Awhile back, I asked Jason Boardman to offer his take on being a guide, as well as how to be a prepared customer on a guided trip. Jason sent this concise piece regard the considerations one should ponder before jumping into the guiding arena.

Willie Drift Boat (Jason Boardman)

Guiding…More Than Steering a Boat!

There are no schools to my knowledge that teach guides to take clients out on the water, help them be productive, and leave with great memories of the trip! There’s more to it then meets the eye. Some questions you would need to ask yourself is “Why the hell do I want to do that?” After all, you don’t get many clients in the winter, and I have yet to find a client who wants to fish when the temperatures are sizzling! Then, of course, there is the rain. I have guided in Canada extensively, and Oregon…yes, a guide must understand there will be down days, down months, and depending on the economy, down seasons. But it gets into your blood, and you are a doomed man (or woman).

If you plan to take clients on, you must be over 18 years of age, and be able to purchase several things. You would think a boat would be first, but not so fast! What about insurance? Insurance that will cover loss, and harm to individuals…accidents DO happen! Next would be some decent equipment to supply clients who do not have their own rods, reels, flies, ect. Can’t ever have enough gear! Lines of all kinds, extra spools, extra rods, reels, and sunglasses (the good kind). Oh yes, and don’t forget the camera(s)! Doesn’t everyone want a picture to grace their walls!

Oh yes… back to the boat. The boat must be appropriate for the waters, large enough for 2-4 people with gear, and stocked with extras…first aid kit, map of the area, bug spray; toilet paper and handi-wipes are essentials, as are sun screen and an extra hat or two! A good boat can cost up to $25,000! A necessary expense. Ok, now go get first aid and CPR training.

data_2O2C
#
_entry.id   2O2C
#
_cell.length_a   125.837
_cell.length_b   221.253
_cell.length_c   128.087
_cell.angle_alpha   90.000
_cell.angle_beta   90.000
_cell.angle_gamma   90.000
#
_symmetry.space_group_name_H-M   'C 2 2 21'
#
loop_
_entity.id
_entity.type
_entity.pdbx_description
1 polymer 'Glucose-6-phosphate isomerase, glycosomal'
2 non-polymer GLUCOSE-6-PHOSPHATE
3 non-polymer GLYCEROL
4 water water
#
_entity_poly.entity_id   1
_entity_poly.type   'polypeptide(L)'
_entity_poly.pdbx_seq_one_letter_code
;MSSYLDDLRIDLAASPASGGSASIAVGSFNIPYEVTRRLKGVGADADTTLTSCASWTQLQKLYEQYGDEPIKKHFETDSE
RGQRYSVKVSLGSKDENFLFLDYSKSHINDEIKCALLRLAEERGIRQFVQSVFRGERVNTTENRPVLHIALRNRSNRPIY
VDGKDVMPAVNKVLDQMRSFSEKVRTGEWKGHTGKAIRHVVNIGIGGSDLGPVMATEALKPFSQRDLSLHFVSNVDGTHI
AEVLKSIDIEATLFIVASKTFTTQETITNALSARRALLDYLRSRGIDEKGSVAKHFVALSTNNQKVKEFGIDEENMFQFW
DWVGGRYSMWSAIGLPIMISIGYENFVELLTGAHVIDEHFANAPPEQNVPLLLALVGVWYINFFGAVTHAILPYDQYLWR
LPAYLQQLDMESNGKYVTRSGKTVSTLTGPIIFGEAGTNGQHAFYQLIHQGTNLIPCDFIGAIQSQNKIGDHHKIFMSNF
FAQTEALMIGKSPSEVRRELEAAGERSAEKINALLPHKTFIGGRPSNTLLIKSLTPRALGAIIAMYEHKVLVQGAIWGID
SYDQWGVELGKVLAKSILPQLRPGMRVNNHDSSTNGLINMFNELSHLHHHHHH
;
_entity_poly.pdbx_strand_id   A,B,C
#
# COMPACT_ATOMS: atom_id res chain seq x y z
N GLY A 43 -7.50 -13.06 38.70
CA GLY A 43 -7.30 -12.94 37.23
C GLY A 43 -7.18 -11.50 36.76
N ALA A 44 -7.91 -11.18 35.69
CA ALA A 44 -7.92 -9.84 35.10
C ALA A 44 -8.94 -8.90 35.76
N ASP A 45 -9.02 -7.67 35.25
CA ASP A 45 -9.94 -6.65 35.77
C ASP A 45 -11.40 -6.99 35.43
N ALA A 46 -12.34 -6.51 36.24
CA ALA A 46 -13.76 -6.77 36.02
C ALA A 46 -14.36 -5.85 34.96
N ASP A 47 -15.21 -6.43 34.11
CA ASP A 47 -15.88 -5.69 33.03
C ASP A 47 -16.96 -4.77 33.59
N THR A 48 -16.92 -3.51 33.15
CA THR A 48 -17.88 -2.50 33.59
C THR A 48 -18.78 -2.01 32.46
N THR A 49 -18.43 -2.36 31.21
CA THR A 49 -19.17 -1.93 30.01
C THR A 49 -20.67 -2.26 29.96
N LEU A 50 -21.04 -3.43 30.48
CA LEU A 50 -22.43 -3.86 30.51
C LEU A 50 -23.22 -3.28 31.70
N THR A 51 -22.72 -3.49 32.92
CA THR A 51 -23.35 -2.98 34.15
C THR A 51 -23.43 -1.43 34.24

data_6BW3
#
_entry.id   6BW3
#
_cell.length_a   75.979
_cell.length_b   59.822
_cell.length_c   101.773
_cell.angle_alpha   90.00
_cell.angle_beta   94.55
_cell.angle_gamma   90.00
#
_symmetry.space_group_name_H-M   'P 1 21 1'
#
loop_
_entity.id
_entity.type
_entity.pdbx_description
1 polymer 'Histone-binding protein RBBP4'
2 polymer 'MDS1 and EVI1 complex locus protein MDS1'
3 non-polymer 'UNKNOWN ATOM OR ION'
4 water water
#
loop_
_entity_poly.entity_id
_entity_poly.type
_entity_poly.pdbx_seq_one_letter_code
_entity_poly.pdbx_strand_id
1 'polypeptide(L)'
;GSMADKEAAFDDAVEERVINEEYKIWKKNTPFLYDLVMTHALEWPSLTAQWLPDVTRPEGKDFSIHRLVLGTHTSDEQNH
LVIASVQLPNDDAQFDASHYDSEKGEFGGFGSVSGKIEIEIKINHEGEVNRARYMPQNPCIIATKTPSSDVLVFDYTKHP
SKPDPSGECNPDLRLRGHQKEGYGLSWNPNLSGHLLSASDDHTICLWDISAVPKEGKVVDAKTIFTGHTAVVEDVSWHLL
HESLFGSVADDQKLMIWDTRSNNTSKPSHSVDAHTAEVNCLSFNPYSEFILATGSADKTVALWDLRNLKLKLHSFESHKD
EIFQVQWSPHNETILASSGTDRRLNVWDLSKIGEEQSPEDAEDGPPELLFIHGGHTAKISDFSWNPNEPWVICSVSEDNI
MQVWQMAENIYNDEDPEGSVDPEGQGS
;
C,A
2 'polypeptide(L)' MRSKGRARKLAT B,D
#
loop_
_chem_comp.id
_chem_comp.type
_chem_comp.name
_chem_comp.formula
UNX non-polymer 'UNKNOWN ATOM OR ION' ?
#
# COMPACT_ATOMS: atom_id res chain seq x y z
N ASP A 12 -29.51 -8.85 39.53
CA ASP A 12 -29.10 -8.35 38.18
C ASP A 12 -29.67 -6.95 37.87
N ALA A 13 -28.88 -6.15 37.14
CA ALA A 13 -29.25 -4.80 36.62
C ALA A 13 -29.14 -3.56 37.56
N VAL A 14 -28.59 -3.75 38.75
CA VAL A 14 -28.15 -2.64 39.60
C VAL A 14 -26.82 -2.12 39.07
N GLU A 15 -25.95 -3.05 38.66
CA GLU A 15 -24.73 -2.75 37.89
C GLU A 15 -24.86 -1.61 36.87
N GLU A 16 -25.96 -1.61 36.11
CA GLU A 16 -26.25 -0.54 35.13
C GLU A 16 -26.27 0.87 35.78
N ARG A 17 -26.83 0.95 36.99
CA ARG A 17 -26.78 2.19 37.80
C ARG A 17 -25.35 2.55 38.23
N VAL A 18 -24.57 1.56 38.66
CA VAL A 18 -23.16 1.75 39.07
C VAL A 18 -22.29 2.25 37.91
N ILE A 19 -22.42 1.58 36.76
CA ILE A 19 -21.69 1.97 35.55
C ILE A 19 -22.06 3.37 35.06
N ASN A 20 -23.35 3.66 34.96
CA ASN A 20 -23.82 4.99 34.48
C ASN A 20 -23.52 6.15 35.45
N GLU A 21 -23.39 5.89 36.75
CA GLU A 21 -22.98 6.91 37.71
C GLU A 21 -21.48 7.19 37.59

Next big question is how good are you at catching fish? How much water knowledge do you have? Insect education to read hatches and suggest the most appropriate fly. Have you experience in the waters that can be discussed with any potential client? When my uncles first got me started guiding, they had several “dummy” photos of “ehem” clients who caught a trophy. No guide will get any business without a few satisfied customers smiling from the bookings page!

Yes business. How are you going to advertise? I personally had to go to the lodges and hotels that are near fishing waters and offer my services free of charge to get a reputation. Did this through coupons so we could withdraw the offer when need be. Now, tell me..How much is a ½ or a days fishing worth? You need to be realistic and not gouging! You want return customers, corporate accounts, and celebrity visits. Pricing can be competitive, but you can’t give away your services either.

So good luck! See ya on the water?

Jason